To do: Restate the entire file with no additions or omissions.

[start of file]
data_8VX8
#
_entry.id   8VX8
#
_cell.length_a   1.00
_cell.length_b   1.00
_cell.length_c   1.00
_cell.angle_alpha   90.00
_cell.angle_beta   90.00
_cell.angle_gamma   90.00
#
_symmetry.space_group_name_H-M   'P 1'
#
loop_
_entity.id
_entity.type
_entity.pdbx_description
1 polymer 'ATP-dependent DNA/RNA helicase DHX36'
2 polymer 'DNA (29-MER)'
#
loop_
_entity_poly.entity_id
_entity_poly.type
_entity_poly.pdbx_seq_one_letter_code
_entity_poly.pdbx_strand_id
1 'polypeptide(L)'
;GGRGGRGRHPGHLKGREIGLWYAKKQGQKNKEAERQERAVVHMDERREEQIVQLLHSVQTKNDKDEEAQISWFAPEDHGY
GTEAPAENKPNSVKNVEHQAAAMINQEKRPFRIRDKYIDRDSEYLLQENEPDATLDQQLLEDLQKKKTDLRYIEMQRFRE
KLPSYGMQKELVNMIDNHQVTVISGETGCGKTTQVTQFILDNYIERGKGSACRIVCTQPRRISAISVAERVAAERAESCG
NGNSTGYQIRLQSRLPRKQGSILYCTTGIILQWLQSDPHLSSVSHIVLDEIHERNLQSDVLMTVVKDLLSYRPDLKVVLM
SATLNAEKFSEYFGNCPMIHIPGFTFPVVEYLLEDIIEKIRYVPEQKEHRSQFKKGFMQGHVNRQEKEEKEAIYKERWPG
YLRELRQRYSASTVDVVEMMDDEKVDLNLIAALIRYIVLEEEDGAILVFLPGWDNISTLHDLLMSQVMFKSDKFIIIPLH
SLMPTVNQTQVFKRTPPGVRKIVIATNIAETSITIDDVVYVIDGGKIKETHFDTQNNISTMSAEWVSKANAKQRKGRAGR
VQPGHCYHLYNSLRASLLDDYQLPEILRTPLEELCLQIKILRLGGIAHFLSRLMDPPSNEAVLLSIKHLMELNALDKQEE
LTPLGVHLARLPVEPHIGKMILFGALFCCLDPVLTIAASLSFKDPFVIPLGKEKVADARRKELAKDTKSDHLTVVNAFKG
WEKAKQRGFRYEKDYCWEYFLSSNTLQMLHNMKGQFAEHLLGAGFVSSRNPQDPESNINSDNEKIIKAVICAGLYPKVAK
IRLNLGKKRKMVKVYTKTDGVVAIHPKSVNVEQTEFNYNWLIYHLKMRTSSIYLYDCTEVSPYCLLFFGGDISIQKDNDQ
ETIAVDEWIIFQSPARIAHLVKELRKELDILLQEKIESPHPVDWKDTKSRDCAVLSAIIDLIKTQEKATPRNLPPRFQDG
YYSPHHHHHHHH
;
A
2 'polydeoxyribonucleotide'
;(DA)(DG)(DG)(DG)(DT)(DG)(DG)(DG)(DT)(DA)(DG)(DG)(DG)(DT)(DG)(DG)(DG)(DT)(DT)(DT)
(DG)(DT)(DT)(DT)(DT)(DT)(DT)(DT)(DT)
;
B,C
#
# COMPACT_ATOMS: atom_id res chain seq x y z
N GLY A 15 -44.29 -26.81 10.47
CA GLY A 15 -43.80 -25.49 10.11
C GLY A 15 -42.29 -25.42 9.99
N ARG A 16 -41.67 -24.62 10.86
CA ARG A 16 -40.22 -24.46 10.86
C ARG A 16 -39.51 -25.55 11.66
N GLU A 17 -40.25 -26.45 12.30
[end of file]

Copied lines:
data_8VX8
#
_entry.id   8VX8
#
_cell.length_a   1.00
_cell.length_b   1.00
_cell.length_c   1.00
_cell.angle_alpha   90.00
_cell.angle_beta   90.00
_cell.angle_gamma   90.00
#
_symmetry.space_group_name_H-M   'P 1'
#
loop_
_entity.id
_entity.type
_entity.pdbx_description
1 polymer 'ATP-dependent DNA/RNA helicase DHX36'
2 polymer 'DNA (29-MER)'
#
loop_
_entity_poly.entity_id
_entity_poly.type
_entity_poly.pdbx_seq_one_letter_code
_entity_poly.pdbx_strand_id
1 'polypeptide(L)'
;GGRGGRGRHPGHLKGREIGLWYAKKQGQKNKEAERQERAVVHMDERREEQIVQLLHSVQTKNDKDEEAQISWFAPEDHGY
GTEAPAENKPNSVKNVEHQAAAMINQEKRPFRIRDKYIDRDSEYLLQENEPDATLDQQLLEDLQKKKTDLRYIEMQRFRE
KLPSYGMQKELVNMIDNHQVTVISGETGCGKTTQVTQFILDNYIERGKGSACRIVCTQPRRISAISVAERVAAERAESCG
NGNSTGYQIRLQSRLPRKQGSILYCTTGIILQWLQSDPHLSSVSHIVLDEIHERNLQSDVLMTVVKDLLSYRPDLKVVLM
SATLNAEKFSEYFGNCPMIHIPGFTFPVVEYLLEDIIEKIRYVPEQKEHRSQFKKGFMQGHVNRQEKEEKEAIYKERWPG
YLRELRQRYSASTVDVVEMMDDEKVDLNLIAALIRYIVLEEEDGAILVFLPGWDNISTLHDLLMSQVMFKSDKFIIIPLH
SLMPTVNQTQVFKRTPPGVRKIVIATNIAETSITIDDVVYVIDGGKIKETHFDTQNNISTMSAEWVSKANAKQRKGRAGR
VQPGHCYHLYNSLRASLLDDYQLPEILRTPLEELCLQIKILRLGGIAHFLSRLMDPPSNEAVLLSIKHLMELNALDKQEE
LTPLGVHLARLPVEPHIGKMILFGALFCCLDPVLTIAASLSFKDPFVIPLGKEKVADARRKELAKDTKSDHLTVVNAFKG
WEKAKQRGFRYEKDYCWEYFLSSNTLQMLHNMKGQFAEHLLGAGFVSSRNPQDPESNINSDNEKIIKAVICAGLYPKVAK
IRLNLGKKRKMVKVYTKTDGVVAIHPKSVNVEQTEFNYNWLIYHLKMRTSSIYLYDCTEVSPYCLLFFGGDISIQKDNDQ
ETIAVDEWIIFQSPARIAHLVKELRKELDILLQEKIESPHPVDWKDTKSRDCAVLSAIIDLIKTQEKATPRNLPPRFQDG
YYSPHHHHHHHH
;
A
2 'polydeoxyribonucleotide'
;(DA)(DG)(DG)(DG)(DT)(DG)(DG)(DG)(DT)(DA)(DG)(DG)(DG)(DT)(DG)(DG)(DG)(DT)(DT)(DT)
(DG)(DT)(DT)(DT)(DT)(DT)(DT)(DT)(DT)
;
B,C
#
# COMPACT_ATOMS: atom_id res chain seq x y z
N GLY A 15 -44.29 -26.81 10.47
CA GLY A 15 -43.80 -25.49 10.11
C GLY A 15 -42.29 -25.42 9.99
N ARG A 16 -41.67 -24.62 10.86
CA ARG A 16 -40.22 -24.46 10.86
C ARG A 16 -39.51 -25.55 11.66
N GLU A 17 -40.25 -26.45 12.30